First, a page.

“We thought that by highlighting some of our event buzz speakers in a subject line or email headline, that was going to be more impactful. It wasn’t,” Jordan said. “We were astonished because what continues to work over and over again is the breadth of the faculty.”

Instead of having a subject line that says, “Come See Sheryl Sandberg,” he explained, the subject line, “Come See 13 World-Class Speakers” ended up being of more value.

Transform your testing culture

After the work that has been done through the focus on value proposition in testing, Jordan has seen tremendous growth in how it is perceived internally. Probably the best indication of that is how the size of the team’s weekly testing meeting has grown.

“It is truly transforming the way we talk about things here. It has been incredible because now our answer to new ideas is not, ‘Oh no, I read this and you read that.’ It’s, ‘How can we find a way to test that?’ And three years ago, that would have never happened, he said.

From leaders at the organization who focus on high-level vision to the “minders and grinders who are in the day-to-day operations with customers … all [were] buying in to defining our value prop for the summit,” Jordan said.

That understanding of value proposition connected a lot of dots, and Jordan’s team brought it into everything — from marketing materials to email subject line testing.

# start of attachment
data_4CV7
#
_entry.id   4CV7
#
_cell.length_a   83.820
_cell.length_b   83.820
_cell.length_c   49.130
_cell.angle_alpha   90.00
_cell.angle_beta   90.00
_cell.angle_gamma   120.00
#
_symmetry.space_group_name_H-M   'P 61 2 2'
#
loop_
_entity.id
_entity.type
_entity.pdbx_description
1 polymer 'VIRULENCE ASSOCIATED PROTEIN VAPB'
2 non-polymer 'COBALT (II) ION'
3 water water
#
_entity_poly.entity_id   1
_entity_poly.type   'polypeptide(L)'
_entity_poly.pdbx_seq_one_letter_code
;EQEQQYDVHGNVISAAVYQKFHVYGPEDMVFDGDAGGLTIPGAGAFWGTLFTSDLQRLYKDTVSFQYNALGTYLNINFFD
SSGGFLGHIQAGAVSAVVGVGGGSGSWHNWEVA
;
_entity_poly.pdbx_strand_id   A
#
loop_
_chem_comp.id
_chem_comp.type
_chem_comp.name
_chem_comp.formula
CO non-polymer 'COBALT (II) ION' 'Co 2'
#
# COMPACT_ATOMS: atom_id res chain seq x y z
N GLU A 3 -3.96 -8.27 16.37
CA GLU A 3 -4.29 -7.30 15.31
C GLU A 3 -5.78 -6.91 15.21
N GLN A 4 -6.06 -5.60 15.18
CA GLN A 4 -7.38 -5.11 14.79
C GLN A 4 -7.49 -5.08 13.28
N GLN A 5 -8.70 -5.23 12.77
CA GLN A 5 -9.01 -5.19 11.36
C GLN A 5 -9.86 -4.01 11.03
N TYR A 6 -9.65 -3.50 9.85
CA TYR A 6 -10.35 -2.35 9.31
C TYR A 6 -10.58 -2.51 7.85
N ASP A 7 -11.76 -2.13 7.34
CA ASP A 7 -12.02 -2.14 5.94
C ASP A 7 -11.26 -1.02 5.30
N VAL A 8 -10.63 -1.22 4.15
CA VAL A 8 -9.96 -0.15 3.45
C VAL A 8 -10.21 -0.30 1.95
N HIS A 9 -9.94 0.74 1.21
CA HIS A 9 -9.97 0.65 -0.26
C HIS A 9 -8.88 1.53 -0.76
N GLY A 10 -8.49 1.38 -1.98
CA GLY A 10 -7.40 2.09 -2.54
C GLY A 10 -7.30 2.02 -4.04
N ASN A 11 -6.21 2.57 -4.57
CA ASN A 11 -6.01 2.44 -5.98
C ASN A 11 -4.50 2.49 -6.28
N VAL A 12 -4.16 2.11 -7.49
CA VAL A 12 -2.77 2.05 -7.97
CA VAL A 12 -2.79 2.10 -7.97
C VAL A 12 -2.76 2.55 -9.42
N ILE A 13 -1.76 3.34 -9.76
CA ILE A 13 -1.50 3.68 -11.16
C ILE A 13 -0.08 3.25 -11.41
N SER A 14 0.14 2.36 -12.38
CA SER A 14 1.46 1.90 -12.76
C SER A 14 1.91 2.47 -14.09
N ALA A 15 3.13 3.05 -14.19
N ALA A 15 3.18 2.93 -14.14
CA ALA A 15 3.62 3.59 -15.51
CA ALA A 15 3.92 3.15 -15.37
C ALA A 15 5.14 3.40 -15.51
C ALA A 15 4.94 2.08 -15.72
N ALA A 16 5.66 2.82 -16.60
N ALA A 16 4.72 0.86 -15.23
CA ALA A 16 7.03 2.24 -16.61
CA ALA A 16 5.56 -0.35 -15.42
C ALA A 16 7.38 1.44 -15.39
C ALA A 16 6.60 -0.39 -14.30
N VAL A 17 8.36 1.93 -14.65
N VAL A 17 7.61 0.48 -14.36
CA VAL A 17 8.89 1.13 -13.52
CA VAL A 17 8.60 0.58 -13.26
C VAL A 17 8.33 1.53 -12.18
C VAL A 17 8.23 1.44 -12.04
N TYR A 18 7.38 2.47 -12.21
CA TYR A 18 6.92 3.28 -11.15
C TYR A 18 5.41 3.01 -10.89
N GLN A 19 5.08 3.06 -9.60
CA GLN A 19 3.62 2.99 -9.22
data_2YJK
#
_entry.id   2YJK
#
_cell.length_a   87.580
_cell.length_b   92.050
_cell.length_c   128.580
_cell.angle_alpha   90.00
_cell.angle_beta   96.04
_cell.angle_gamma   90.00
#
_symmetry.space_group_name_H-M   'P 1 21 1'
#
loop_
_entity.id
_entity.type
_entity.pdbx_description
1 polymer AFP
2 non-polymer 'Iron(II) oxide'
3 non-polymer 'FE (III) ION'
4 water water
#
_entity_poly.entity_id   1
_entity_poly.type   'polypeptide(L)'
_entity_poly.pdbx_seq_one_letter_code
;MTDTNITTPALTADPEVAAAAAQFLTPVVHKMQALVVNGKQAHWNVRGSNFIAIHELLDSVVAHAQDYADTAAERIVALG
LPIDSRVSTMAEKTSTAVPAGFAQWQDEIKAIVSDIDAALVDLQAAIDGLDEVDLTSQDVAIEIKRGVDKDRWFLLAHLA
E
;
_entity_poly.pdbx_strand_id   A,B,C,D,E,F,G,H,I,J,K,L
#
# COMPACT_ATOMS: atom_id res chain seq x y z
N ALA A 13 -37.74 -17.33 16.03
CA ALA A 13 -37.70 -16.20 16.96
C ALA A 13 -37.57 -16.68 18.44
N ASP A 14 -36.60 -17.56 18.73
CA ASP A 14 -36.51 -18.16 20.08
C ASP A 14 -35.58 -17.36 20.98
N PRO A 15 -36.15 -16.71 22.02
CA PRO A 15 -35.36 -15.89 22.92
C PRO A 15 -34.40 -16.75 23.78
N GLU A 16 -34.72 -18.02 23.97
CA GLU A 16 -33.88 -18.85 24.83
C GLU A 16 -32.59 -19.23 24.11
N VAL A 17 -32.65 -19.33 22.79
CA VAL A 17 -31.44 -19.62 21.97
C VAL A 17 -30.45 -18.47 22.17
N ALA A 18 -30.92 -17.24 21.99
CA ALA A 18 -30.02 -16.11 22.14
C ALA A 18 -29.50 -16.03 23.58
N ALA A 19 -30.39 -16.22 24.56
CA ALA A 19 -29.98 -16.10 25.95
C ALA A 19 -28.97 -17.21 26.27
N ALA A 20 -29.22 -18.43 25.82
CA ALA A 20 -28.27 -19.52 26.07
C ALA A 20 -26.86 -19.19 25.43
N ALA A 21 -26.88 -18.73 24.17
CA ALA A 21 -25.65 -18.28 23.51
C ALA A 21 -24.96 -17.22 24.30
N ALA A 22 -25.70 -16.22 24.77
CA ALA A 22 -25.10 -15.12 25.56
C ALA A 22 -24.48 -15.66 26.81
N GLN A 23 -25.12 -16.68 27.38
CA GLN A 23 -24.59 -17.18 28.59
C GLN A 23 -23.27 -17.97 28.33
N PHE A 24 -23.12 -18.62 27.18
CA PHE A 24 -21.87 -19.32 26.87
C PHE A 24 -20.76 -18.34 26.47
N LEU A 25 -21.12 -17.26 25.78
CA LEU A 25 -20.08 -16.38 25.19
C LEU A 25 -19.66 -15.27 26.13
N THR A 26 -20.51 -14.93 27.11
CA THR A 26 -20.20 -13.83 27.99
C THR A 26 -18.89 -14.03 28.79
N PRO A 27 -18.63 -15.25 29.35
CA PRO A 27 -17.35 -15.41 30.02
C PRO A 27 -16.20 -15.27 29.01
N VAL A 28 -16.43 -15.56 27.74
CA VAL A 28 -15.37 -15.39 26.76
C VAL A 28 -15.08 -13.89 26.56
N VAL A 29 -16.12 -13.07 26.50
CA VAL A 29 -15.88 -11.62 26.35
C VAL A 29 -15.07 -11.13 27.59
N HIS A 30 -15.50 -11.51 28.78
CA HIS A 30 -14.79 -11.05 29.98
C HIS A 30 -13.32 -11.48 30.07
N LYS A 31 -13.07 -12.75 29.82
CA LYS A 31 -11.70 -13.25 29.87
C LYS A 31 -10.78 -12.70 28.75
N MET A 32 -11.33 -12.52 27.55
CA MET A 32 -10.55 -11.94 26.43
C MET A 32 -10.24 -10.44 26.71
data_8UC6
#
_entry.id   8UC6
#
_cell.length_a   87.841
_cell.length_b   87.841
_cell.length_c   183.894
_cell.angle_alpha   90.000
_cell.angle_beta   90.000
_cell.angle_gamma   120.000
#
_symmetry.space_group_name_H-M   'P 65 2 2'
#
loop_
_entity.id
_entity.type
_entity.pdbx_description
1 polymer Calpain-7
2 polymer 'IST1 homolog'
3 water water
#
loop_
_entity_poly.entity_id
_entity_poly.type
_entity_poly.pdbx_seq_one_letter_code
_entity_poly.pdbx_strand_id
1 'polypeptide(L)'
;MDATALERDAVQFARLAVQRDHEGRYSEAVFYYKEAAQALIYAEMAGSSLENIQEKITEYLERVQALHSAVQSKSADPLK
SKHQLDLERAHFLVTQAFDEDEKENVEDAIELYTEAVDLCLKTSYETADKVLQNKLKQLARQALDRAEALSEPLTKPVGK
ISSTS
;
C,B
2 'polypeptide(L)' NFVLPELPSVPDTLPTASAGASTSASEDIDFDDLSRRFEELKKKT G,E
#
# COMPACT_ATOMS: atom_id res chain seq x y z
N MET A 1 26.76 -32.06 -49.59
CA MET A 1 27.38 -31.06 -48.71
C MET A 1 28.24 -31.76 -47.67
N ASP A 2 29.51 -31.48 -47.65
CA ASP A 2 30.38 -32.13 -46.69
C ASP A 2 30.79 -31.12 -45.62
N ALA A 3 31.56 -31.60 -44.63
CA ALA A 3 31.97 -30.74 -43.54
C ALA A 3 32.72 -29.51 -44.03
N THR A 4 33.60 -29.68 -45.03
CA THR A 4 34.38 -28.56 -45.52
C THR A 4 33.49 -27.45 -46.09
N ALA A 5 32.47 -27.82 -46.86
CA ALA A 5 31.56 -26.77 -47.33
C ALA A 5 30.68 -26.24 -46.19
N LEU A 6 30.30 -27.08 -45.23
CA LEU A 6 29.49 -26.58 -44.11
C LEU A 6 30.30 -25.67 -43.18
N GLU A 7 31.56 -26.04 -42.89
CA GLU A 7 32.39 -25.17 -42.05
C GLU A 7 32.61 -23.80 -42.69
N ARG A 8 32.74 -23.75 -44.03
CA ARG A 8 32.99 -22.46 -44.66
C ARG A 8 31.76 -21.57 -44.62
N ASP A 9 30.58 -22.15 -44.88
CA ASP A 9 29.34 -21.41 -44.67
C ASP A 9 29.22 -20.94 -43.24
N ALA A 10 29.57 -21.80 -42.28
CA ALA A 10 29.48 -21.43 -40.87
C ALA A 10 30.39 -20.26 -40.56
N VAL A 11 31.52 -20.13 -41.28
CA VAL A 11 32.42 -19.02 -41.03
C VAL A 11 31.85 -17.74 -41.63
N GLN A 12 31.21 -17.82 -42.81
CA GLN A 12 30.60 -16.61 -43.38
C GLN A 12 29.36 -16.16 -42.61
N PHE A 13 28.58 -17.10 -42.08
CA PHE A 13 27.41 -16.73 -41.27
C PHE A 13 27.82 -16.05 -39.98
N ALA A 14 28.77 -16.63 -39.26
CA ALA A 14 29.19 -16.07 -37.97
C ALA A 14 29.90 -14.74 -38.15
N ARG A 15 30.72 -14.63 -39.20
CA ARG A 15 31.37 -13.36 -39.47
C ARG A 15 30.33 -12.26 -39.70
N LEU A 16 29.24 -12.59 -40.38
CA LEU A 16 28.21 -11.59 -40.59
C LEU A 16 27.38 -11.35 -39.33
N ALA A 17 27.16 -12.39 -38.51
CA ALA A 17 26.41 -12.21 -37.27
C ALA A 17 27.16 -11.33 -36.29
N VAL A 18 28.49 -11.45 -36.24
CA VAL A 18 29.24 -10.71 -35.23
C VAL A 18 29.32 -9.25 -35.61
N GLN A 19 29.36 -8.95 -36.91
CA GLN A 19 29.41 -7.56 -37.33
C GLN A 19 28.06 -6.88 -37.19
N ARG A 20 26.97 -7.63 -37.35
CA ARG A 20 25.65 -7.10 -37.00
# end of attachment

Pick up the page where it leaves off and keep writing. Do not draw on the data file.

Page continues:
“We positioned content in our emails, all of our PPC testing [where] the first line is value and the second line is a micro-yes. That got applied everywhere, but it gave us a starting point for our testing. Then we could validate what we learned in the value prop workshop,” he said.

The overall results that Jordan and his organization have seen from this testing transformation are:

  • 10,990 additional registrations from testing and optimization in 2017 (U.S. only)
  • 66% additional registrations from email marketing (2017 compared to 2016)
  • 3x more registrations from pay-per-click advertising and testing (2017 compared to 2016)

“We’ve been doing the Summit for all these years and there are tried-and-true assumptions for things we believed would work,” Jordan said. “As we’ve been on this journey — and we’re probably somewhere in the middle — of transforming the organization to truly being a testing organization, it has challenged assumptions.”

John Jordan is the featured speaker on a MECLABS Institute webinar at 2 p.m. ET, October 4. Focused on creating a culture of optimization and testing, he will be discussing discovery through testing of email, landing page and PPC.  

You might also like…

Email Marketing: Five ideas to increase your email’s perceived value

Five questions to ask to understand customer motivation

Crawl, Walk, Run: How Ferguson began customer-centric email habits to generate over $21 million in online revenue

Download the free Quick Guide to Email Marketing

Courtney Eckerle

About Courtney Eckerle

With a focus on aspirational, customer-first marketing, Courtney’s goal has been to produce clear, interesting and actionable external content for MarketingSherpa readers. This has included writing over 300 case studies, moderating live event interviews, and producing video content. She earned her Bachelor of Arts in English Literature, Mass Communications and Film Studies from Saint Mary’s College in Notre Dame, Ind., and was a correspondent for USA Today College prior to joining MECLABS Institute.